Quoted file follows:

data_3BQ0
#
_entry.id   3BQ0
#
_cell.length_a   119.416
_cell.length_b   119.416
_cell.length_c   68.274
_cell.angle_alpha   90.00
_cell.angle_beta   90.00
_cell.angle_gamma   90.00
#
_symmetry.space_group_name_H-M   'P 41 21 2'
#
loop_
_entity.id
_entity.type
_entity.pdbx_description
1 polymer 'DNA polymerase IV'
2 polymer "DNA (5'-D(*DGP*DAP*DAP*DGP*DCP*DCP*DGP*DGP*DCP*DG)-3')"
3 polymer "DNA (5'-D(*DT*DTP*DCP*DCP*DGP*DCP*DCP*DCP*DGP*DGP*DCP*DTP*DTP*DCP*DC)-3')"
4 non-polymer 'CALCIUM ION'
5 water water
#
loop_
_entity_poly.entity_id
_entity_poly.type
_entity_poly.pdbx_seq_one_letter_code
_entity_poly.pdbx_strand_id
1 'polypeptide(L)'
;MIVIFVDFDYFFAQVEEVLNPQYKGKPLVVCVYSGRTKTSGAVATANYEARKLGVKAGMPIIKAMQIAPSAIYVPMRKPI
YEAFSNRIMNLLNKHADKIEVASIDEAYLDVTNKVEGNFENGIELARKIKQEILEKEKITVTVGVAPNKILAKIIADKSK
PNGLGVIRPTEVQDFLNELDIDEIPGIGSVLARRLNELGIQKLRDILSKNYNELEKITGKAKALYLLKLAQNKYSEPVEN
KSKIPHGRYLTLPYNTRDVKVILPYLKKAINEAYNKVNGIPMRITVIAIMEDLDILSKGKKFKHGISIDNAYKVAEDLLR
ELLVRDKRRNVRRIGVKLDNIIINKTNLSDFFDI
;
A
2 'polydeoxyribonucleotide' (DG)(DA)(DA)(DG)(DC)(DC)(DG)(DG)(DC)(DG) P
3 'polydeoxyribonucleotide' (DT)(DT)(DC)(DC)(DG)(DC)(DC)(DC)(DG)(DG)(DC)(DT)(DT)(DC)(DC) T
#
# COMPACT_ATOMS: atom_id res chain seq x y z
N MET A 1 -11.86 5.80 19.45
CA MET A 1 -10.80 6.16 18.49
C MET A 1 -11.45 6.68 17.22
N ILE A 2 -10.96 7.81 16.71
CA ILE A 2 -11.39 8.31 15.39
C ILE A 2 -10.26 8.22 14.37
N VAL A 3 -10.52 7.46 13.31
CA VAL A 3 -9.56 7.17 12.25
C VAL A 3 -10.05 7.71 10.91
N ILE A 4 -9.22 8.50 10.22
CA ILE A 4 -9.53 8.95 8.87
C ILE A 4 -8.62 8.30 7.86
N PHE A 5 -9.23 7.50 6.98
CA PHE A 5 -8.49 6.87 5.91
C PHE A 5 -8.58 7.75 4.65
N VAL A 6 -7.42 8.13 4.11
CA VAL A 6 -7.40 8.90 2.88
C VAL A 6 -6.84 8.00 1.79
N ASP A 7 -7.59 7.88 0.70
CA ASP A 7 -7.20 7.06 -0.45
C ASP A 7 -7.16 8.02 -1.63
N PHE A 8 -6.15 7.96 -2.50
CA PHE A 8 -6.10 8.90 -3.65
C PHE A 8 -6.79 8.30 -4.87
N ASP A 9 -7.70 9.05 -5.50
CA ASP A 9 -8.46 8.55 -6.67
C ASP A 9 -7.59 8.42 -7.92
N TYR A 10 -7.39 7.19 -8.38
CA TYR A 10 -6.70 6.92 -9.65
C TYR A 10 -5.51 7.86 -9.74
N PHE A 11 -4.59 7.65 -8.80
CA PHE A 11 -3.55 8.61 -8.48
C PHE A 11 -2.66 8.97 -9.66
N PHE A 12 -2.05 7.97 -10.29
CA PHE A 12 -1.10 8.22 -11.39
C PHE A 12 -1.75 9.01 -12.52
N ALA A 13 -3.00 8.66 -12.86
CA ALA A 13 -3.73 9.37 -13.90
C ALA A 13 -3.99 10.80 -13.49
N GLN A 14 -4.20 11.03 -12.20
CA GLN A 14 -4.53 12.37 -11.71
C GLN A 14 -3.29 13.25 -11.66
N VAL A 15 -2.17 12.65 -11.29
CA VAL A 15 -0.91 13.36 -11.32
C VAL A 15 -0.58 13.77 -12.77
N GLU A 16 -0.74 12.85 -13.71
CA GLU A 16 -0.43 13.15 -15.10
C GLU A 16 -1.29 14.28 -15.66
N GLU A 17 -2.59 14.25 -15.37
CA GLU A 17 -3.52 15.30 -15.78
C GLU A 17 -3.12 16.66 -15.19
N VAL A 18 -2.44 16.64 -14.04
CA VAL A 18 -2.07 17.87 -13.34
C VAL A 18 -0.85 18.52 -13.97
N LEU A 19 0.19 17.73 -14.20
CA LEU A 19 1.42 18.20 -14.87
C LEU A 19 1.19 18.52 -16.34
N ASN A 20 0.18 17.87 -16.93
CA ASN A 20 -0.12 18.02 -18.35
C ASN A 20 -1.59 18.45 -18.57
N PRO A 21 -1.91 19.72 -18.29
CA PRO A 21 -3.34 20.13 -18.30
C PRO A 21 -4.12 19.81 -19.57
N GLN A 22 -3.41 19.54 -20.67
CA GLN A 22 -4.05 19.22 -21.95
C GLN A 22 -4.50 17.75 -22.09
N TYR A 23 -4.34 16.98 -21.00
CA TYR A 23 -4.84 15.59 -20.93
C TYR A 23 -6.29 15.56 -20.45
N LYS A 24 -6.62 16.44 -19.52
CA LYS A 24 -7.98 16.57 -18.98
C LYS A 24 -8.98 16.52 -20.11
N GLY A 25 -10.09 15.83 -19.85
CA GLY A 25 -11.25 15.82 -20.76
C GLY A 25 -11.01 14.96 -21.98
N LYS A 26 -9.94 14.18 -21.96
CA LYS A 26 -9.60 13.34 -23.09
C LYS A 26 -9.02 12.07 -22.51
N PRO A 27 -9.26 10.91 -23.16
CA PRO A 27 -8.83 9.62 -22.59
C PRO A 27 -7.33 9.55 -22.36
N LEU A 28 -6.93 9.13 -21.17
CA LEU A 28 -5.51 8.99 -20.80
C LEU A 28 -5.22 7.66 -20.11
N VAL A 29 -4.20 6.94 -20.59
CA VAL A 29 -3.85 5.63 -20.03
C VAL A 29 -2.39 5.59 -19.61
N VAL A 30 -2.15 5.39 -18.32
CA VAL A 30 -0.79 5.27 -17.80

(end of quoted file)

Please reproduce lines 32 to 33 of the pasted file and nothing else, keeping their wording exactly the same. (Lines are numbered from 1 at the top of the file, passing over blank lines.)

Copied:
PNGLGVIRPTEVQDFLNELDIDEIPGIGSVLARRLNELGIQKLRDILSKNYNELEKITGKAKALYLLKLAQNKYSEPVEN
KSKIPHGRYLTLPYNTRDVKVILPYLKKAINEAYNKVNGIPMRITVIAIMEDLDILSKGKKFKHGISIDNAYKVAEDLLR